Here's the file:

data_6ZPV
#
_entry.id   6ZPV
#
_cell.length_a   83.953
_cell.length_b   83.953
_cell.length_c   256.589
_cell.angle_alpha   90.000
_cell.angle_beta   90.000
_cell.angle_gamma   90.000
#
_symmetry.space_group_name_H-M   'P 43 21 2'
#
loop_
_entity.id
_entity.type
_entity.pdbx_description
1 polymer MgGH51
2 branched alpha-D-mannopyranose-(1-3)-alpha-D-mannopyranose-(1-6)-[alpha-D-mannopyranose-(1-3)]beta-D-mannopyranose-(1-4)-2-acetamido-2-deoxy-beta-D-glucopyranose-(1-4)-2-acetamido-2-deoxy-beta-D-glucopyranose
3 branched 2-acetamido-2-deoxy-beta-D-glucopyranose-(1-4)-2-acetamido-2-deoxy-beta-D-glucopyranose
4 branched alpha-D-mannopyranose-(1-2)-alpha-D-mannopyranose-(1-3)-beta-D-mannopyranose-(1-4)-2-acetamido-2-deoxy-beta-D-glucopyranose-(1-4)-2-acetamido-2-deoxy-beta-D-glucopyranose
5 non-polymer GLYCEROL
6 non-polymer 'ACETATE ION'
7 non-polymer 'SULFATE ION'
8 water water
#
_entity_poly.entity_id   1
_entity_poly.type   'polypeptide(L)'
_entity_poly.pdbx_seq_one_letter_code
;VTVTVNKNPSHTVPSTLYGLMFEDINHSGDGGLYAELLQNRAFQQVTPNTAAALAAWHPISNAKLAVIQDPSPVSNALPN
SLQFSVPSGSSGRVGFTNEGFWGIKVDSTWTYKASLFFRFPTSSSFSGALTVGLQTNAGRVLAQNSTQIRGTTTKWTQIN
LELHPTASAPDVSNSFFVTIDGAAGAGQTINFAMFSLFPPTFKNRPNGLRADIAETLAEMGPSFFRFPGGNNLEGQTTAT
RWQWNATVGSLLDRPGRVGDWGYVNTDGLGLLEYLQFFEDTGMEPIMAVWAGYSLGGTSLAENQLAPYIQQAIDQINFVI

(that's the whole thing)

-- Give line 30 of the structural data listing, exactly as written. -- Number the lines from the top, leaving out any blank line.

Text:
;VTVTVNKNPSHTVPSTLYGLMFEDINHSGDGGLYAELLQNRAFQQVTPNTAAALAAWHPISNAKLAVIQDPSPVSNALPN